2314
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Gulf Shores, AL
Subject: RE: Texas Time Trials 24 hr
Absolutely amazing! Congrats on breaking the record and completing such a cool event.

Ken
2005-11-04 4:51 PM
in reply to: #278177

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Elite
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Tucson, AZ
Subject: RE: Texas Time Trials 24 hr

Congrats on a great race and a new course record!  That's fantastic!

I really enjoyed your race report.  I write long, detailed reports too, where I write out what I was thinking and stuff.  I always like reading about what's going on in people's heads during the races, especially the longer races.

Good luck in your future races!



2005-11-04 5:19 PM
in reply to: #278177

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Pro
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Pittsburgh, my heart is in Glasgow
Subject: RE: Texas Time Trials 24 hr
Oye, my behind hurts just reading that. Good on ya though, that sounds AWESOME. And you're a record holder
2005-11-05 5:43 PM
in reply to: #278177

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Champion
7704
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Williamston, Michigan
Gold member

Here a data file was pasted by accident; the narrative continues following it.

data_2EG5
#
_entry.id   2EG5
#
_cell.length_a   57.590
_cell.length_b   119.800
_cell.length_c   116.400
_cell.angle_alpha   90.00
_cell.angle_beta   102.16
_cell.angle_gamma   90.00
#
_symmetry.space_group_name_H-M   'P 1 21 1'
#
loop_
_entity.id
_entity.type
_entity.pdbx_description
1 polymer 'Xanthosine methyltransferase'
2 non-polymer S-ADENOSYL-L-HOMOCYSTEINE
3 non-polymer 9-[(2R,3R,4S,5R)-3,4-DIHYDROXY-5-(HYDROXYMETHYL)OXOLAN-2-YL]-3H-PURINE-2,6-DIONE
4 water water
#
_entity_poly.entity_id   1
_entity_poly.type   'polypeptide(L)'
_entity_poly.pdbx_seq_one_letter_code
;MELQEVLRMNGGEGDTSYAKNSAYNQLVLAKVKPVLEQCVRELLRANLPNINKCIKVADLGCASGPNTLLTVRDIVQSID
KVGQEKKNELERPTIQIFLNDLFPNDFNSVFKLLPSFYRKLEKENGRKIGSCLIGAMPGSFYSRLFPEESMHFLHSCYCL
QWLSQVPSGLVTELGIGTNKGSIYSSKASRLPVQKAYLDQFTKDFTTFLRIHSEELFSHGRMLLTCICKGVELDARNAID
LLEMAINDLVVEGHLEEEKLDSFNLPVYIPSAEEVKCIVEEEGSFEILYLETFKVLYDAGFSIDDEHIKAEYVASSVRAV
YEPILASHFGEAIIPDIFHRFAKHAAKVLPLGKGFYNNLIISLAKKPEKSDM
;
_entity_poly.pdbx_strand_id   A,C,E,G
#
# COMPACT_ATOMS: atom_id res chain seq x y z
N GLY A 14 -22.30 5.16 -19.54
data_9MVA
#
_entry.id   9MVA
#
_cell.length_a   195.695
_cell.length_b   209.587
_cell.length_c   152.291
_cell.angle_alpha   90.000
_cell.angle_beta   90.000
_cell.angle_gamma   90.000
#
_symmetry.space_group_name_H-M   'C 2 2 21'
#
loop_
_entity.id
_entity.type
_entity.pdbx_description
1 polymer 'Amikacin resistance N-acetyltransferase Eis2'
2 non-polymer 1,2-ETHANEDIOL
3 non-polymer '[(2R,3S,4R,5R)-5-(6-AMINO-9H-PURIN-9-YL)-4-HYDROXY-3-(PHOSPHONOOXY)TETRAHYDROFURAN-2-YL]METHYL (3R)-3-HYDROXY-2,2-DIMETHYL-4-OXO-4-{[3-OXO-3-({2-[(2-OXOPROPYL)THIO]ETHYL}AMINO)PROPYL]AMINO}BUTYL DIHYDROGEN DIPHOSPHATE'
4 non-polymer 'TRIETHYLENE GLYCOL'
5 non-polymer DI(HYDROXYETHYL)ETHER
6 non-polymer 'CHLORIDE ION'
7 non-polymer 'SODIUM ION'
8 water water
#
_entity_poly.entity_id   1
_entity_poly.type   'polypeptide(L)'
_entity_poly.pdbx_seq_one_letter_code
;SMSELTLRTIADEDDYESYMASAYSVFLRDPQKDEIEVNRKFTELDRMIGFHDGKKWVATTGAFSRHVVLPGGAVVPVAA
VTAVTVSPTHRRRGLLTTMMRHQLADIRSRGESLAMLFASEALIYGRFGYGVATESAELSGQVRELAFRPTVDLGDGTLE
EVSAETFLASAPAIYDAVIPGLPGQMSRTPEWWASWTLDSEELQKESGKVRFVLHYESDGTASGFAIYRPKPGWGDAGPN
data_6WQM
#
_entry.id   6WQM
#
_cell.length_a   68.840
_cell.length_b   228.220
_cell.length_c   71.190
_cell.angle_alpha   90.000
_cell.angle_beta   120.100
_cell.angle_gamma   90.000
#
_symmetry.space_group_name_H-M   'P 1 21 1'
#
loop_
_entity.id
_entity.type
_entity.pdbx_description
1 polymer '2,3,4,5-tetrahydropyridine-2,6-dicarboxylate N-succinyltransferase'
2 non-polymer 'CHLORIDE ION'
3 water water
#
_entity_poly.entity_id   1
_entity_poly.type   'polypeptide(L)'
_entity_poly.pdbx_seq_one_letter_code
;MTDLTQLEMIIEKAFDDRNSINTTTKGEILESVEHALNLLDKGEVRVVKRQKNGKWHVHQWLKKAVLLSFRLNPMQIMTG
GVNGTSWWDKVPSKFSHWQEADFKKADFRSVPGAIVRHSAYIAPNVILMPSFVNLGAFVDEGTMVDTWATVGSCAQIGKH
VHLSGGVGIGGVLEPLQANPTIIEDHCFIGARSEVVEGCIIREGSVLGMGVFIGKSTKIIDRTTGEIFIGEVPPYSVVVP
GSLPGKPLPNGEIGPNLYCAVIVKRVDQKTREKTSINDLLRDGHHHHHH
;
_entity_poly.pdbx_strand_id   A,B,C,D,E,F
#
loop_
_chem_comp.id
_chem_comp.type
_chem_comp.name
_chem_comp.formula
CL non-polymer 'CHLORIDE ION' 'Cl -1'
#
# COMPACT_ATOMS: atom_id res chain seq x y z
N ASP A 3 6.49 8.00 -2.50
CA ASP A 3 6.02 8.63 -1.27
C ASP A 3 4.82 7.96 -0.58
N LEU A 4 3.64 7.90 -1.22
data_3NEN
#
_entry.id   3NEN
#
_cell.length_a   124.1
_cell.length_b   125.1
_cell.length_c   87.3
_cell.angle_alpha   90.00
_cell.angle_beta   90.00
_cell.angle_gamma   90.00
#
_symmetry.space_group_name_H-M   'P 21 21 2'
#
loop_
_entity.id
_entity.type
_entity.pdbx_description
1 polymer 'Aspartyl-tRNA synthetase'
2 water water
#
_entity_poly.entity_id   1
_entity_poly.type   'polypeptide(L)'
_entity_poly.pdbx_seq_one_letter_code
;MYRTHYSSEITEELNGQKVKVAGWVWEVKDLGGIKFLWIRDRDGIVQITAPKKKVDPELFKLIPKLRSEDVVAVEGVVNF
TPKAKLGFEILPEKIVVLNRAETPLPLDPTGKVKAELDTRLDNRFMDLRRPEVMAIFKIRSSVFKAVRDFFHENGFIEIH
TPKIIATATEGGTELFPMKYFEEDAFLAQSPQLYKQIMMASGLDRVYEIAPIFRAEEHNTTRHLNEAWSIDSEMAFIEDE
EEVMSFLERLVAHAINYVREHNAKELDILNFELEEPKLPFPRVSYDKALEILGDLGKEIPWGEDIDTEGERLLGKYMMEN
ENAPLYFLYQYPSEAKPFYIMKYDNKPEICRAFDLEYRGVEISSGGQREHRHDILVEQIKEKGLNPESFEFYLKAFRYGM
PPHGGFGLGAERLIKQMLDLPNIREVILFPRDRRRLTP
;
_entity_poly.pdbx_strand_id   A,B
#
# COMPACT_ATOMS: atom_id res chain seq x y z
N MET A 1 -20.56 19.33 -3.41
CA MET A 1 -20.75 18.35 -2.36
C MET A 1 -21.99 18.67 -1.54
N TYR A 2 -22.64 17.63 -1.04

Subject: RE: Texas Time Trials 24 hr
Amazing as always Gina...CONGRATUALTIONS   you  need to believe in yourself!!  BUT you are an engineer so that explains a lot   I hope you are feeling reat again  and good luck with the next one
2005-11-05 9:41 PM
in reply to: #278177

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Master
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Frisco, Texas
Subject: RE: Texas Time Trials 24 hr

That is an amazing accomplishment!  You trained hard and exceeded your goals.  You should be proud.

TJ

2005-11-06 11:59 PM
in reply to: #278177

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Expert
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Littleton, CO
Subject: RE: Texas Time Trials 24 hr
You'll make IMAZ sound easy!  Cool RR.  I'm so tired now from reading your RR I'm even more impressed!
2005-11-07 3:27 PM
in reply to: #278177

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Extreme Veteran
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Denver, CO
Subject: RE: Texas Time Trials 24 hr
I honestly don't think I've ever seen anyone more prepared for an event. All of your training (mental and physical) paid off with a fantastic result. You should be so proud of yourself!! Congratulations, Gina!